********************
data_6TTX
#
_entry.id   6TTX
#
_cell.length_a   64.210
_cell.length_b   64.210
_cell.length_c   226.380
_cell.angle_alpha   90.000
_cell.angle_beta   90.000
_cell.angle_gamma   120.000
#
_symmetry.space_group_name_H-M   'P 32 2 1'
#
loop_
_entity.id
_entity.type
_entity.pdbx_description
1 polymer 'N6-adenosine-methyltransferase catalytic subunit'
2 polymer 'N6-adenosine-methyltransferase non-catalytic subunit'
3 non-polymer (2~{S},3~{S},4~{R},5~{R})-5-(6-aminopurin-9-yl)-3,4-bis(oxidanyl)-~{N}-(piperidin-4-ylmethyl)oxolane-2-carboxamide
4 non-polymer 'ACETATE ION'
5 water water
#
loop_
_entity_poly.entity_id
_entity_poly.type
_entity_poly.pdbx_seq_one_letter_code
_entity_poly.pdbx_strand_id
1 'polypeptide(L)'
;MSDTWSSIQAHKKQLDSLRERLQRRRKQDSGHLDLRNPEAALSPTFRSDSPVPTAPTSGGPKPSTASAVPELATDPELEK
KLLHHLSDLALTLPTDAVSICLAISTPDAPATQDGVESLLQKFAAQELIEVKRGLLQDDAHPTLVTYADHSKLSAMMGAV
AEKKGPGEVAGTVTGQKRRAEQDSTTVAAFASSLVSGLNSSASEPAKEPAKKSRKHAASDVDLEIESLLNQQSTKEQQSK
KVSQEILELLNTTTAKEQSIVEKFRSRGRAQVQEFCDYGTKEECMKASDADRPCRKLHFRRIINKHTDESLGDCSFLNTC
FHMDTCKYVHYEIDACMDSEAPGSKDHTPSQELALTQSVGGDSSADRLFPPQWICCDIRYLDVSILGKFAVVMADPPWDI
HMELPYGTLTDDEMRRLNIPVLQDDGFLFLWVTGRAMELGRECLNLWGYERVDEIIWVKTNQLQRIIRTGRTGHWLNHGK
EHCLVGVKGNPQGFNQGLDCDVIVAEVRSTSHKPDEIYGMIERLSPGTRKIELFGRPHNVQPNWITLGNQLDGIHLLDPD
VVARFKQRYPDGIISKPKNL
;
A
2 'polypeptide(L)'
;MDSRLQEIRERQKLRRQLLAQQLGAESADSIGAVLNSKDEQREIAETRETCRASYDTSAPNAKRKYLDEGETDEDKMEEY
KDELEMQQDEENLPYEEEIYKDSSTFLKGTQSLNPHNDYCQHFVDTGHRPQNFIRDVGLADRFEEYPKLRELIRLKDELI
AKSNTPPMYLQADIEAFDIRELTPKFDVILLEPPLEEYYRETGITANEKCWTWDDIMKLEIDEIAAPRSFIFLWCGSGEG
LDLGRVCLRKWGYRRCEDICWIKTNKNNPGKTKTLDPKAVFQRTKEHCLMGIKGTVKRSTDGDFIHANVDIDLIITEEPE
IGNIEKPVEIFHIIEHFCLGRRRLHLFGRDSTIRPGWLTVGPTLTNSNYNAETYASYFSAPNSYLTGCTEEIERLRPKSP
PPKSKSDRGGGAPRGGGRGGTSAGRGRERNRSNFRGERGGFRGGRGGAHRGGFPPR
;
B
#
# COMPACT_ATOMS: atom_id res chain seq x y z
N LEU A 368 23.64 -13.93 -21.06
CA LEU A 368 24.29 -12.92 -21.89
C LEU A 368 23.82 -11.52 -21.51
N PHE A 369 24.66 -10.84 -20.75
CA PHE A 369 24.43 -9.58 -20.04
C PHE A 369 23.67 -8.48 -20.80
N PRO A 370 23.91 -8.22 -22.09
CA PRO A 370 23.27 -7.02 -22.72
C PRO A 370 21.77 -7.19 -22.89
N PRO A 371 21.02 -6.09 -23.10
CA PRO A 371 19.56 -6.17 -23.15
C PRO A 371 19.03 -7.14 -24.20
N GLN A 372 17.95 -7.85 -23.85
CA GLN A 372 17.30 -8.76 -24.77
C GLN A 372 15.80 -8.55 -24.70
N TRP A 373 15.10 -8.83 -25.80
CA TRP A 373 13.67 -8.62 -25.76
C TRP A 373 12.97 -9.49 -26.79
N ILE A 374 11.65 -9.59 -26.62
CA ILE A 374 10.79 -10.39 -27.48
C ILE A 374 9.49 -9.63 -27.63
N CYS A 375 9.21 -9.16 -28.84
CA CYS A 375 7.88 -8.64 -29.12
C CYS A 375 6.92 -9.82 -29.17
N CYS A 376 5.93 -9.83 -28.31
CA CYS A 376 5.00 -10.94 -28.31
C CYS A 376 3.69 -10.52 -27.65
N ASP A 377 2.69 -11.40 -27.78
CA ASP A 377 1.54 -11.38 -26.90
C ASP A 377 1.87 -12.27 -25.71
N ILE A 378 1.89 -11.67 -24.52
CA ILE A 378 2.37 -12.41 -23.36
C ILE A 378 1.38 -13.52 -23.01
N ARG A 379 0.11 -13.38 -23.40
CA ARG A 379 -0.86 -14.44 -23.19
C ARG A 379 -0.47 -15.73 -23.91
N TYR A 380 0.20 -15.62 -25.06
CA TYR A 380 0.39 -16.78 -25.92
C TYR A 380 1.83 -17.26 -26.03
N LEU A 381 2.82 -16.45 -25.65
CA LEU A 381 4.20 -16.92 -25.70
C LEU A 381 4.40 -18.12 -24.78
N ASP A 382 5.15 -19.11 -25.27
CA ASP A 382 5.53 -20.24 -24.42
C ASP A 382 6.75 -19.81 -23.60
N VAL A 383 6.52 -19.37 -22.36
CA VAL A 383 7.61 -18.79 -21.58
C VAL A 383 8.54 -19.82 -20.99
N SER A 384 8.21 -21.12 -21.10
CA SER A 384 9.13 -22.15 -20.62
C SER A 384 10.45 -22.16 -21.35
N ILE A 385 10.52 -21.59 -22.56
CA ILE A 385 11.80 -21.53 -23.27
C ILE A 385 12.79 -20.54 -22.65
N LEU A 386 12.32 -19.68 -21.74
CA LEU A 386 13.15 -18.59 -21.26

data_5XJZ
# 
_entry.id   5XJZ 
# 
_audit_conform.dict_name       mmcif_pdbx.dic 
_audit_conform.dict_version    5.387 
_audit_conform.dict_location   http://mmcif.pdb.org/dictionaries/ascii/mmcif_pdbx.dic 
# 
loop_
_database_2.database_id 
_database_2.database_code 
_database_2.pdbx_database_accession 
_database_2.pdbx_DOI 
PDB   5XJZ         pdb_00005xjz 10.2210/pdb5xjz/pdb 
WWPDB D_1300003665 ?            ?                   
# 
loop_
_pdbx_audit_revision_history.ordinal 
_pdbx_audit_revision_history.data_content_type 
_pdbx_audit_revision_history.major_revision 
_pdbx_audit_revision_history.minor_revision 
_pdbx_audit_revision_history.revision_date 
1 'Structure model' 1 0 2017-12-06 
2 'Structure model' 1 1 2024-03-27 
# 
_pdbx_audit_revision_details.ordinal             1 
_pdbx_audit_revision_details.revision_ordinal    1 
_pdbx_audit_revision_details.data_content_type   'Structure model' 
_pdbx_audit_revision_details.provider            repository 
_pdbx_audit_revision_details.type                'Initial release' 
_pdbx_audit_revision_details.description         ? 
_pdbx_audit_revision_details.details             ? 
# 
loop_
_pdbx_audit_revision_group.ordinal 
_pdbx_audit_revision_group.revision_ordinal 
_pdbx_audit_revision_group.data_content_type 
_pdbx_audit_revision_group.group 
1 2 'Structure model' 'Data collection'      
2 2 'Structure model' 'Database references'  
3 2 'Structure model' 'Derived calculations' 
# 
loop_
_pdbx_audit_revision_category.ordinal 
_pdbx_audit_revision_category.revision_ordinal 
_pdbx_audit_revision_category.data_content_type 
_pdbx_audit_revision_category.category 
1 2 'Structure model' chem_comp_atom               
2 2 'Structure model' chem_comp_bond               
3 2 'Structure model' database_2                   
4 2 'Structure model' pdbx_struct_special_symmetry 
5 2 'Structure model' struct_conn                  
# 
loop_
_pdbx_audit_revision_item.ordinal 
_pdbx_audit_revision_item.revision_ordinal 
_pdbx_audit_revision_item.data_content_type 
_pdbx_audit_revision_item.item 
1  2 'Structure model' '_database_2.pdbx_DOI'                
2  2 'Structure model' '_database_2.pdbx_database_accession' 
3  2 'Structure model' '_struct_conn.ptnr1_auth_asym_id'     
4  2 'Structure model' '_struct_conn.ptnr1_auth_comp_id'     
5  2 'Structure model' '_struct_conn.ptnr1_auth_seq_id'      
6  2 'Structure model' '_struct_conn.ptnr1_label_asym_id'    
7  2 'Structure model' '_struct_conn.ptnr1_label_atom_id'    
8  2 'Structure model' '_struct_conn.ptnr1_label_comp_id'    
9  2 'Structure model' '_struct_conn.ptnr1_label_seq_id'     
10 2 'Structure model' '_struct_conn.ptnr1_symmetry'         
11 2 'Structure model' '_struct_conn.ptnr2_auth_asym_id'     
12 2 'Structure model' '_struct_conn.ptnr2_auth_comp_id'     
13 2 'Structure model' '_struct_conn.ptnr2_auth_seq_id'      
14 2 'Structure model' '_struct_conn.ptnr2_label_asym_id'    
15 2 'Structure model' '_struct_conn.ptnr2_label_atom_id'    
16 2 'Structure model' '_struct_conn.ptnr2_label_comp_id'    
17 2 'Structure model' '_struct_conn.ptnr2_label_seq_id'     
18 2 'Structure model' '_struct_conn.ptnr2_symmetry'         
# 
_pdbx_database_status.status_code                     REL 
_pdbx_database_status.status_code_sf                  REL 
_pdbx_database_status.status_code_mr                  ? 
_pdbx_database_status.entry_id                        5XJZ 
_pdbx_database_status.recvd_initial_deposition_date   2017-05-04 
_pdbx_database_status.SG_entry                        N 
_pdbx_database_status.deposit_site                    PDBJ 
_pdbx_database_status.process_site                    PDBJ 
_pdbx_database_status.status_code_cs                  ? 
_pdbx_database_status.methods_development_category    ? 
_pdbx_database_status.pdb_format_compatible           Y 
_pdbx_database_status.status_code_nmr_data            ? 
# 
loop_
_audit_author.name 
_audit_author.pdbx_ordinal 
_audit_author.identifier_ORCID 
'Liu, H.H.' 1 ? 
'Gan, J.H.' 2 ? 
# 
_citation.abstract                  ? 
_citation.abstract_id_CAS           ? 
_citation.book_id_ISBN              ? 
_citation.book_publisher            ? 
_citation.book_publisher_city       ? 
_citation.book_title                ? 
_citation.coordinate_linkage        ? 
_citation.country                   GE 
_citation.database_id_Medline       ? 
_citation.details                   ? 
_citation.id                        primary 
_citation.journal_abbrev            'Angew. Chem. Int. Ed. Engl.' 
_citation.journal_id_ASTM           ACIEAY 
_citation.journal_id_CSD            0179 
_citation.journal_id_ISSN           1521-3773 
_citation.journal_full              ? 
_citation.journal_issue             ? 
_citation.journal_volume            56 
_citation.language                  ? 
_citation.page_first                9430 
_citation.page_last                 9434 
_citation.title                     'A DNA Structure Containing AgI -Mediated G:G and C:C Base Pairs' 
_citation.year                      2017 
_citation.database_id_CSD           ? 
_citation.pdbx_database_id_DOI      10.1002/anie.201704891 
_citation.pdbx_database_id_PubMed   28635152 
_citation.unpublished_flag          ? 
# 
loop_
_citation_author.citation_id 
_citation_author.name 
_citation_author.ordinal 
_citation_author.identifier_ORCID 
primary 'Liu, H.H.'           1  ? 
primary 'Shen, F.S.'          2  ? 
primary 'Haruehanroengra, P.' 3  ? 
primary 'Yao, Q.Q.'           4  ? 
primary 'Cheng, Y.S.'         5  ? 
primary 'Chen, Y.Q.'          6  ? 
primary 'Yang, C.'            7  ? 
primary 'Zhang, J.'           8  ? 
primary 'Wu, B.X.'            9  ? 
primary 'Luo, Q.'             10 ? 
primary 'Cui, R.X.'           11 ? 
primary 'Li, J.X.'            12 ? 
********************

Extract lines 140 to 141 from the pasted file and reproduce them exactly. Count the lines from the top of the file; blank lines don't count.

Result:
loop_
_pdbx_audit_revision_group.ordinal 